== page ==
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Jim Prentice (Adrian Wyld/THE CANADIAN PRESS)
Jim Prentice (Adrian Wyld/THE CANADIAN PRESS)

Excerpts from Jim Prentice's address Add to ...

Following is a condensed and edited version of “Nation Building Infrastructure in the Asian Century,” a speech by CIBC senior executive vice-president and vice-chairman Jim Prentice to the Vancouver Board of Trade, Thursday, Feb. 23, 2012

One of the pivotal events in the history of this great city was its selection as the western terminus of the Canadian Pacific Railway – Canada's first great nation-building infrastructure project.

Indeed, when a Canadian thinks of nation-building, the first mental image is likely of an old, sepia photograph – of a man in a stovepipe hat, surrounded by onlookers in the Eagle Pass, west of Revelstoke, driving the last spike into 4,000 kilometres of railway track laid down across mountain, prairie and unforgiving wilderness.

In 1875, Prime Minister Alexander Mackenzie had said of this ribbon of steel, and I quote, that “it could not likely be completed in 10 years with all the power of men and all the money of the Empire.” History judges him something of a pessimist. The CPR was finished in less than five. And it changed our country forever.

Canada has benefited from many ambitious projects over the course of its history.

Projects like the St. Lawrence Seaway, the Trans Canada pipeline, James Bay, the Bennett Dam, Hibernia and the Trans Canada highway – these were all transformational in their own way. Each put its stamp on Canadian development, progress and prosperity.

These projects had several common elements. They took years to build and created massive employment and spin-off benefits. They were financed with private sector and public sector funds and stimulated the economies of entire regions. And each in its day was subject to intense scrutiny and stoked public debate and controversy, as is the nature of developments that hold the potential to change the fortunes of a nation.

It is worth reaching back in history to remind ourselves that Vancouver was selected as the western terminus from among a number of sites on Burrard Inlet. Even then the key criteria was sufficient deep water to accommodate ocean-going vessels.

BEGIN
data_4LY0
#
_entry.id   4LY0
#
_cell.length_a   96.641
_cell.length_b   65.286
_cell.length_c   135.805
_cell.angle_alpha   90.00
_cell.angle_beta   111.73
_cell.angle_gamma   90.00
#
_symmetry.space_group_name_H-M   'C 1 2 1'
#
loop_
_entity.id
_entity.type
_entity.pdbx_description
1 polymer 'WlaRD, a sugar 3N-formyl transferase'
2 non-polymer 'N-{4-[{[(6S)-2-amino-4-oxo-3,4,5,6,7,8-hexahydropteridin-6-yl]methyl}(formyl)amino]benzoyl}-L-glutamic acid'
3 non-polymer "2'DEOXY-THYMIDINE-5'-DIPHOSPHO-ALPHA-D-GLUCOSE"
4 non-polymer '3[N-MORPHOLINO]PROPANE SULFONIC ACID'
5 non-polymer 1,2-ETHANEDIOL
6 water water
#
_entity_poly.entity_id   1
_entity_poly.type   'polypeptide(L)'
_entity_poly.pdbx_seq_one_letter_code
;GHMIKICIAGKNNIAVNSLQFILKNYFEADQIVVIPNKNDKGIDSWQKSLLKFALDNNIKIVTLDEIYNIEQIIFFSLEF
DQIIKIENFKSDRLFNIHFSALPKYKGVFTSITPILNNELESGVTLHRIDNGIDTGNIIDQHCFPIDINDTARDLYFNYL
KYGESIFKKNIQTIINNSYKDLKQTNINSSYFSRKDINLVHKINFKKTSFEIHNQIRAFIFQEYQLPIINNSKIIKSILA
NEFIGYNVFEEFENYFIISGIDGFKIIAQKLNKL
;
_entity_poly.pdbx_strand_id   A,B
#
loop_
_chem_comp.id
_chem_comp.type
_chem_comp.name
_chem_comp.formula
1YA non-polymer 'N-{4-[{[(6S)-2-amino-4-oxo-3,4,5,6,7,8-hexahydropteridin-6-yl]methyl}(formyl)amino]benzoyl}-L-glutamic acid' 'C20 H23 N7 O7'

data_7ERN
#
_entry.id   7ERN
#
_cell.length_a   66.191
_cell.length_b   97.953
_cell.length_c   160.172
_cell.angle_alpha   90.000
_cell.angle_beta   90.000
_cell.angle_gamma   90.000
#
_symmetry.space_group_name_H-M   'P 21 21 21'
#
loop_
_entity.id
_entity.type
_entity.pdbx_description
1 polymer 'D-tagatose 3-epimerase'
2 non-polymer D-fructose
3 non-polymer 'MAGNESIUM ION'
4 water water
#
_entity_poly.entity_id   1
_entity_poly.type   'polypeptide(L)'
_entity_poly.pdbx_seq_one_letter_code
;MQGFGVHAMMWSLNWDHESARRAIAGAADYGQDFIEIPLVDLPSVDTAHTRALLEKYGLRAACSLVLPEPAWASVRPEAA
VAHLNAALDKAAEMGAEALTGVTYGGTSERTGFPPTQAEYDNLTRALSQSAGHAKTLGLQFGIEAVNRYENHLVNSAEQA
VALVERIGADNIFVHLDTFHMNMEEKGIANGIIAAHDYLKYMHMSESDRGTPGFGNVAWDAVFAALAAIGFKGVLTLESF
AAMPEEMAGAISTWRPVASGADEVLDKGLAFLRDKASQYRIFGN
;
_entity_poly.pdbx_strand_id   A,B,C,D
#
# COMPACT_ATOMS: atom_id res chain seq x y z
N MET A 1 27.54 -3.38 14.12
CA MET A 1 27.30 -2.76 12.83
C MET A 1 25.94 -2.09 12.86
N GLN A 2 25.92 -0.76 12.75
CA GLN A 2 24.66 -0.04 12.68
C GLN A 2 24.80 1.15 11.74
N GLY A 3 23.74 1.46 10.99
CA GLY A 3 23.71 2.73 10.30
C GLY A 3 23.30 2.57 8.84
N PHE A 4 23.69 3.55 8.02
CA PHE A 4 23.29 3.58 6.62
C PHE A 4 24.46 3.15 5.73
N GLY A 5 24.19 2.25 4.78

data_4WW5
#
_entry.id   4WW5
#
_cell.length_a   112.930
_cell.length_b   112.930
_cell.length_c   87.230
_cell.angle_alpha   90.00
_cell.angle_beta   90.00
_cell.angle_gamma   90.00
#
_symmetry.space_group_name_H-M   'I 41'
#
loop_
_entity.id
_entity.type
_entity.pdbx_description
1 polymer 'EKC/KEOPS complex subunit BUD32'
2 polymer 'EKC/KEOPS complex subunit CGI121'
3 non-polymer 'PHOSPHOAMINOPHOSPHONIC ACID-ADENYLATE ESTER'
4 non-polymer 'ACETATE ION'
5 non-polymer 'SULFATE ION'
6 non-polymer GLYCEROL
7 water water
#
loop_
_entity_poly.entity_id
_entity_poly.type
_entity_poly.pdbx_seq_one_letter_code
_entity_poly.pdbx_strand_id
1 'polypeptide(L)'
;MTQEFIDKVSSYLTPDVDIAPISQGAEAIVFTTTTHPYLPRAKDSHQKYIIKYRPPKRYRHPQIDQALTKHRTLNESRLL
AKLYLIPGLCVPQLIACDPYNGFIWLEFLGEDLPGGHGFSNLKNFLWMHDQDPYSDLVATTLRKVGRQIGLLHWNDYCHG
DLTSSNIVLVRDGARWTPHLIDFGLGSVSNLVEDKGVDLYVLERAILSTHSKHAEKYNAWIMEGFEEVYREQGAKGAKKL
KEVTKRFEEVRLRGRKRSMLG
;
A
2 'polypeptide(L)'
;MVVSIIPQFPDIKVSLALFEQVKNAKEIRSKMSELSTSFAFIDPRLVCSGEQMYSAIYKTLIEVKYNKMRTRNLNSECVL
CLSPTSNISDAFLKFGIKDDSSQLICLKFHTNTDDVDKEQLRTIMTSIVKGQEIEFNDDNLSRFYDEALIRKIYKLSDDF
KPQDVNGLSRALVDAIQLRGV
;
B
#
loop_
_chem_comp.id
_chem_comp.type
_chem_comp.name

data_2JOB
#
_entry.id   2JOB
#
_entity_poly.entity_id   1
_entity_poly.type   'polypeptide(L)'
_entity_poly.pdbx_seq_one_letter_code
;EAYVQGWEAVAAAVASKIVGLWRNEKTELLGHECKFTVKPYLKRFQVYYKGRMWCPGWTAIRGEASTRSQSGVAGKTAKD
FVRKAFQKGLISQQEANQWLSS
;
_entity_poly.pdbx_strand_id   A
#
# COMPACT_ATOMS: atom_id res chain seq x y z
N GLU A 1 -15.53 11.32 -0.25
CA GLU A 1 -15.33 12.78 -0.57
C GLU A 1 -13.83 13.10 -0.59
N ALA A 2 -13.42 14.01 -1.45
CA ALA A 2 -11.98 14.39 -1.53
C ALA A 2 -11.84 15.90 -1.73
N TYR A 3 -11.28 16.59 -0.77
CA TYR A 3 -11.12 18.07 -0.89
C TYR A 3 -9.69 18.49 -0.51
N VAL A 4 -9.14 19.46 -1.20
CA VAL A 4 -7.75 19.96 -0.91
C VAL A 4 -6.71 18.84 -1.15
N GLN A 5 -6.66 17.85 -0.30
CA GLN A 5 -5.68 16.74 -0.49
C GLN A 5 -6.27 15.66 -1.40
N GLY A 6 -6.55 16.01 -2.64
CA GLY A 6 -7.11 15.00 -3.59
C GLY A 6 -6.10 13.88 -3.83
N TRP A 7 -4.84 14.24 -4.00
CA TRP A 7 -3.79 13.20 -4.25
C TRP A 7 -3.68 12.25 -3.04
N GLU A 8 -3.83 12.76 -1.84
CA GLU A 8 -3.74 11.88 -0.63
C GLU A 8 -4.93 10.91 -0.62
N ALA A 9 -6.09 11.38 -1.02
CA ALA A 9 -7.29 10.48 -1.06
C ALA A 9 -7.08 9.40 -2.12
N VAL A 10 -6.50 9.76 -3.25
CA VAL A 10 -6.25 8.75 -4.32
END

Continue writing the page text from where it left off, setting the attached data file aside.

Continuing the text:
From day one, Vancouver was meant to be not just a railway town, but a great and vibrant port city – not just the end of the line, but a Gateway to and from the Pacific. This city was chosen to be the place where Canada would start.

In the same summer that the first passenger train arrived from the east, the first ship arrived at the Port of Vancouver.

It had come from China.

Businesses and investors in British Columbia have recognized the importance of the Asia Pacific ever since. And Vancouver and Canada have benefited from that awareness and that connection.

I believe that when historians look back to the early years of the 2000’s, they will identify a pivotal event that shaped the course of the century to come – shaped it for the world at large, and for Canada as well.

It happened on September 17th, 2001. That’s the day when China signed an agreement to become a member of the World Trade Organization.

That event triggered forces that have caused a tectonic shift in the balance of global economic power. It is a shift that has moved China from the periphery back to centre stage of the world economy. It is a shift that marked the beginning of what will come to be known as the “Asian Century.”

Now, what does that mean exactly – the Asian Century? Strip away the rhetoric we so often hear and let’s look at the numbers. Let’s consider the forecast growth for seven of the continent’s largest economies, including China, India and South Korea.

Today, these seven countries have a combined population of more than 3 billion people and GDP of $15.1 trillion.

By 2050, it is estimated that these countries will account for 45% of global GDP and more than 90% of global growth.

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